San Antonio, Texas-based firms Development Strategies, Inc and Alamo Architects recently completed the first phase of a shipping container-based housing development in Encinal, TX. The project comprises seven container-based apartments and focuses on energy-efficiency and affordability.
The container-based apartments look pretty attractive, painted in orange and yellow and are enclosed by a prefabricated framework that adds stairs, patios, and additional rear sections.
The interiors of the homes measure between 480 sq ft (44.5 sq m) and 960 sq ft (89 sq m), and come in both one bedroom/one bathroom and two bedroom/two bathroom configurations. Rent costs US$800 per month for the larger two bedroom unit and $600 for the smaller one bedroom units.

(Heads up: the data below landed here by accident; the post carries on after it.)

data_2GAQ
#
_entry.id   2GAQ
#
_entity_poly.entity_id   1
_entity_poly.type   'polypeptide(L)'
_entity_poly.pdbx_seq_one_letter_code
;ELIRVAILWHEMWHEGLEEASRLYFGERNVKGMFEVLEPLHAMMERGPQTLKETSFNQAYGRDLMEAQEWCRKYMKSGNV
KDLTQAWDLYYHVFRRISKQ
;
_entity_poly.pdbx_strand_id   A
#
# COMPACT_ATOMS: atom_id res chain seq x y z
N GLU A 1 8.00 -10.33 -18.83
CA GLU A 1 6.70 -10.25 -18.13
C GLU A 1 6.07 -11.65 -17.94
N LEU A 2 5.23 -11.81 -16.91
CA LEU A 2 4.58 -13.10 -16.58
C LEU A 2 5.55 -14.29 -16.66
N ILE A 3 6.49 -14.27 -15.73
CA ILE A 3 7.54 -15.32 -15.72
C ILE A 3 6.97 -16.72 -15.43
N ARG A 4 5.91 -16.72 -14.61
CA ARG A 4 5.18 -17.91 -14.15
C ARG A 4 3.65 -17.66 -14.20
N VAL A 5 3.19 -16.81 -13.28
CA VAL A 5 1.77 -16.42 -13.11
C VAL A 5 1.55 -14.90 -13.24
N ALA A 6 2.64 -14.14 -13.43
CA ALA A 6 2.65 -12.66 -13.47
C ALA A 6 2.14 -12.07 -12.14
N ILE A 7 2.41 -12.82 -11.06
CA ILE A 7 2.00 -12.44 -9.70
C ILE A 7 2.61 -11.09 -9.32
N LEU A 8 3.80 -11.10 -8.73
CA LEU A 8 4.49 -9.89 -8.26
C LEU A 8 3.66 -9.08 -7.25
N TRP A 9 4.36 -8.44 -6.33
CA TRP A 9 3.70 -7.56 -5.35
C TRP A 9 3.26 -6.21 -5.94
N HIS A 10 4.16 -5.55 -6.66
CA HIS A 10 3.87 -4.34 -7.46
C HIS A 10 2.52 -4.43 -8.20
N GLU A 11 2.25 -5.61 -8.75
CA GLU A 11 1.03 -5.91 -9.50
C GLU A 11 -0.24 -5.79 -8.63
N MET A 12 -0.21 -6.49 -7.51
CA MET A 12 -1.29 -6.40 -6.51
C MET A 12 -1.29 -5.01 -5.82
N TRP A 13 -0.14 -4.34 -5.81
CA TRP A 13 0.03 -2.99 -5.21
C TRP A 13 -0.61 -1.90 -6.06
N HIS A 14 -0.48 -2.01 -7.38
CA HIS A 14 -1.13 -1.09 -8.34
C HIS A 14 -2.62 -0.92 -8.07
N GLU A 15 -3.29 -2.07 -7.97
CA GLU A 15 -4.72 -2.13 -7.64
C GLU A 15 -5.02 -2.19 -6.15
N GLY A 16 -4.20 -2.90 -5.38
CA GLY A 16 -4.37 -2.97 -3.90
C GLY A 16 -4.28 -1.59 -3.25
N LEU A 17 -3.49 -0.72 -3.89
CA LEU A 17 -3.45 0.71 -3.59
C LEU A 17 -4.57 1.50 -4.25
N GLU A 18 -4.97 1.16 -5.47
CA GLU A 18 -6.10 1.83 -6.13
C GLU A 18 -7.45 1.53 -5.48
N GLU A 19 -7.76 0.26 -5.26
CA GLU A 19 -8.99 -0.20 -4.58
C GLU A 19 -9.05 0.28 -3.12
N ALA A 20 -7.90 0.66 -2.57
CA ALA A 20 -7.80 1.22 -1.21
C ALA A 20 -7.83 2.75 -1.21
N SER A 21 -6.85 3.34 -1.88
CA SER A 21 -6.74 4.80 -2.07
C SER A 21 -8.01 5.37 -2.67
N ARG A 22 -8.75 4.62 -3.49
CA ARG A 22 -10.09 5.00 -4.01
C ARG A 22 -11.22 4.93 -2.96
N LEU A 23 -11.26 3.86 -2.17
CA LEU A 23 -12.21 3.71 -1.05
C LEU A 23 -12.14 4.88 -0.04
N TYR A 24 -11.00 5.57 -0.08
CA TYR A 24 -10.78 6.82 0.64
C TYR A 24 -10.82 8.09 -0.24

We’re big fans of shipping container-based architecture, but living in what’s essentially a large metal box requires some serious steps be taken to ensure adequate insulation. Naturally we asked Development Strategies, Inc about this.
The firm reports that each apartment features high-density closed cell spray foam insulation, double-glazed windows, insulated doors, and energy-efficient HVAC (heating, ventilation, and air conditioning) systems. In addition, a secondary roof offers shade. The average electricity bill comes in around $70 per month for an occupied larger unit.
Having filled the initial phase of the development with tenants, another 69 container-based apartments are planned for later this year.
This feature originally appeared in GizMag.